I originally called Trauma Center: Under the Knife one of the most worthwhile purchases for the Nintendo DS, and Second Opinion is every bit as vital to the Wii. There's nothing else on shelves quite like these games, and Trauma Center: Second Opinion capitalizes perfectly on the highly unconventional interaction style Nintendo is bringing to this generation's table. Rather than a gimmick or a quick add-on like some other Wii titles, Second Opinion's gameplay feels tailor-made for the Wiimote and clearly displays its potential. I hope more developers follow suit. Rating: 8.5 out of 10.

Brad Gallaway

Brad Gallaway

Brad Gallaway has been gaming since the days when arcades were everywhere and the Atari 2600 was cutting edge. So, like... A while.

Currently, he's got about 42 minutes a night to play because adulting is a timesuck, but despite that, he's a happily married guy with two kids who both have better K/D ratios than he does.

Brad still loves Transformers, he's on Marvel Puzzle Quest when nobody at the office is looking, and his favorite game of all time is the first Mass Effect -- and he thought the trilogy's ending was Just Fine, Thanks.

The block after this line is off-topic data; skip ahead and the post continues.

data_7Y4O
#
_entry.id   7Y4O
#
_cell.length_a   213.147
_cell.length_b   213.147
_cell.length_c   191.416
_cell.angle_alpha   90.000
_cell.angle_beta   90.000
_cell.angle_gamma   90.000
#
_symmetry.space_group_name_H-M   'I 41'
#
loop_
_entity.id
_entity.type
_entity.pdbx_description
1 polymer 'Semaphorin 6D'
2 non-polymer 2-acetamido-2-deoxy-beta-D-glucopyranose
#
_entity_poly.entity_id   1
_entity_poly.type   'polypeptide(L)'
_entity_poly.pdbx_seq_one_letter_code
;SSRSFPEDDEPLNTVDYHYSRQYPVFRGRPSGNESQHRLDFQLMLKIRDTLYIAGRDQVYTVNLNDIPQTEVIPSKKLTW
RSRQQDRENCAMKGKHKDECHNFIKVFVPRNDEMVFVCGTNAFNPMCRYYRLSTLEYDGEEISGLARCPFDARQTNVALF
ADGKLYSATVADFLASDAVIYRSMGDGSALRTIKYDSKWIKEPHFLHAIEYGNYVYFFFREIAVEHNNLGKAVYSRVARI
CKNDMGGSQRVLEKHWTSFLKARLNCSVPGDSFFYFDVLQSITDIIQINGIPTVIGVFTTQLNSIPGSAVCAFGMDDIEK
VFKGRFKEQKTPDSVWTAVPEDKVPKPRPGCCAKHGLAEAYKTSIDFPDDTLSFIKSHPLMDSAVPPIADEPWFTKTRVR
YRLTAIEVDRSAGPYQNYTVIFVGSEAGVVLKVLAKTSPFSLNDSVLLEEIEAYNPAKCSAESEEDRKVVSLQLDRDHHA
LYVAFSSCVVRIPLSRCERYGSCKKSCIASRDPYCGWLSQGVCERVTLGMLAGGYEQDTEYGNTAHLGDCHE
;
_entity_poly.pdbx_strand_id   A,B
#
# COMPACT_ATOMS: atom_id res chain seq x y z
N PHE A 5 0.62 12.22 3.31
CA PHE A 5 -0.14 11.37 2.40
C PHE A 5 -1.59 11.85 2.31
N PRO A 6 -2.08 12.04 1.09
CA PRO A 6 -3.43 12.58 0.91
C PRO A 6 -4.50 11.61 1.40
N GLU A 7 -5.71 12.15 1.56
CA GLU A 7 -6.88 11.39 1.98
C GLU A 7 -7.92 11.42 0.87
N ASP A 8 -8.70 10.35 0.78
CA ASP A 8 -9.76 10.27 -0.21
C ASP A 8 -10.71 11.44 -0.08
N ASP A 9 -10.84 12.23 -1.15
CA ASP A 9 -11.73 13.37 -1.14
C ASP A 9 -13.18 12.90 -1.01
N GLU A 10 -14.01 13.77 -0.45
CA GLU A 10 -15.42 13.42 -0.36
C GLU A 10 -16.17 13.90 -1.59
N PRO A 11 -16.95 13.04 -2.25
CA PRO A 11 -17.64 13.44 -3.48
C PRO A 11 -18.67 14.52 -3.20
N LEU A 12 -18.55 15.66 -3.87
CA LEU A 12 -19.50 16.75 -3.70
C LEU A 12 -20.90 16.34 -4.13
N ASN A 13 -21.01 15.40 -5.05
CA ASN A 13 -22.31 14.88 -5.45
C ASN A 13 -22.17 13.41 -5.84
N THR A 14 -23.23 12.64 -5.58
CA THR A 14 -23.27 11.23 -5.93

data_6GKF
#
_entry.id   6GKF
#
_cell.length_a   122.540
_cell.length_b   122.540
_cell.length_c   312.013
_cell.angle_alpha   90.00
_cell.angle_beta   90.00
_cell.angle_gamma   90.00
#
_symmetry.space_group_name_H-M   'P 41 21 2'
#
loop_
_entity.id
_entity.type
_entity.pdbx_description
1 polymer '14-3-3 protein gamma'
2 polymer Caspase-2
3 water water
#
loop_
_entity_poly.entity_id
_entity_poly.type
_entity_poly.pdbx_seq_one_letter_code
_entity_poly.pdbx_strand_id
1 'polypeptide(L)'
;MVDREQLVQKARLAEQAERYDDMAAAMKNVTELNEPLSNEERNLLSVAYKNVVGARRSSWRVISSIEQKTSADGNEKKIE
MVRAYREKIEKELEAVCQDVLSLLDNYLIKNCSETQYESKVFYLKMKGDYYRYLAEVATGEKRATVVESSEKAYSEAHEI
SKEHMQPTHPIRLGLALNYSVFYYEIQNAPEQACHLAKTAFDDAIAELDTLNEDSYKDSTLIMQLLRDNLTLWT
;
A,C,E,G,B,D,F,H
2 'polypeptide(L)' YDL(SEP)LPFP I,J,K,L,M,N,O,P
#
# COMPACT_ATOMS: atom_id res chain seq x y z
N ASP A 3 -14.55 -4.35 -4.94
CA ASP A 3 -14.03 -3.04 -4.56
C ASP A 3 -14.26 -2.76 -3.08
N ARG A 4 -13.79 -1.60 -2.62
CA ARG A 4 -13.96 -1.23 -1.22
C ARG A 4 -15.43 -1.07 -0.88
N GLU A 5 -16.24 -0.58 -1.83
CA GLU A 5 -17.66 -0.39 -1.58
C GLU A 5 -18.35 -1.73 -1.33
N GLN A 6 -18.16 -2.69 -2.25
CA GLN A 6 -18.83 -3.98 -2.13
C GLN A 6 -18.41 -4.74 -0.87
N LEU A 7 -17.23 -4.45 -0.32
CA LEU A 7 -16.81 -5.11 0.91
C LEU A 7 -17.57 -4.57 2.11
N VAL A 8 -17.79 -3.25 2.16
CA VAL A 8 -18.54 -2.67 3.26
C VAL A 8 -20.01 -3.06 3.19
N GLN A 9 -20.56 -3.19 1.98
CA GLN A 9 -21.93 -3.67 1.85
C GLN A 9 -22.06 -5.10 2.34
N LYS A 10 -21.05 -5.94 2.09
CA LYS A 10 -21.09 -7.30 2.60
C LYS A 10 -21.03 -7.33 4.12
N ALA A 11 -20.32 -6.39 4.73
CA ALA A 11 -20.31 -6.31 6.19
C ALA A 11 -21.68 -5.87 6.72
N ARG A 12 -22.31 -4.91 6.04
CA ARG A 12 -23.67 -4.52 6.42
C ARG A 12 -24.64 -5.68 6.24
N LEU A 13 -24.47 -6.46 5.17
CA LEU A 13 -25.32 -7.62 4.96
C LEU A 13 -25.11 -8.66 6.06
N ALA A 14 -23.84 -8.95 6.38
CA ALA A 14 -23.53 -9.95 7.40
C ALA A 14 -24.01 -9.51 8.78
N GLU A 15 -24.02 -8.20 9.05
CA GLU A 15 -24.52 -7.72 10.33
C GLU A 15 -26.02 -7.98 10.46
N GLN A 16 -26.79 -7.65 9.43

Follow Brad on Twitter at @BradGallaway
Brad Gallaway

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malkav11
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malkav11
9 years 3 months ago
It’s good to hear that the Wii version makes changes beyond simply moving it to a larger screen and motion controls. I really wanted to like the DS version, but I got fed up and sent it back to Gamefly after the fifth time I failed only a few missions in. I just did not seem to have time to handle the mission with the rapidly appearing blood clots, even with the Healing Touch. And the fact that it sometimes wouldn’t recognize what I wanted it to do didn’t help. (Zooming in and out, mostly, but I think there may… Read more »
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Chili Con Carnage Art 

A one-trick pony that manages to stay entertaining far longer than I would have ever expected, Chili Con Carnage is a passable action title more notable for its absurdity and humor than for its gameplay.

Entirely comprised of the sort of leap-to-the-side-while-in-slow-motion "bullet time" action that's been a common staple since John Woo and Max Payne made it popular, Chili Con Carnage doesn't bring anything new to the table. The third-person action meets the basic requirements, and the nondescript environments featuring "I am a videogame level" architecture lack sizzle.

The game's hero, Ram, can throw himself in any direction and perform impossible headshots with ease thanks to the smooth and efficient targeting system. Although the game sometimes zeroes in on the wrong enemy, most of the time all that's needed is to point the targeting reticule at the desired bad guy, hold the right shoulder button until it turns yellow (almost like a timing minigame) and pull the trigger. Voilà! One less goon to contend with. Repeat this action several thousand times, and the result is Chili Con Carnage.

Chili Con Carnage Screenshot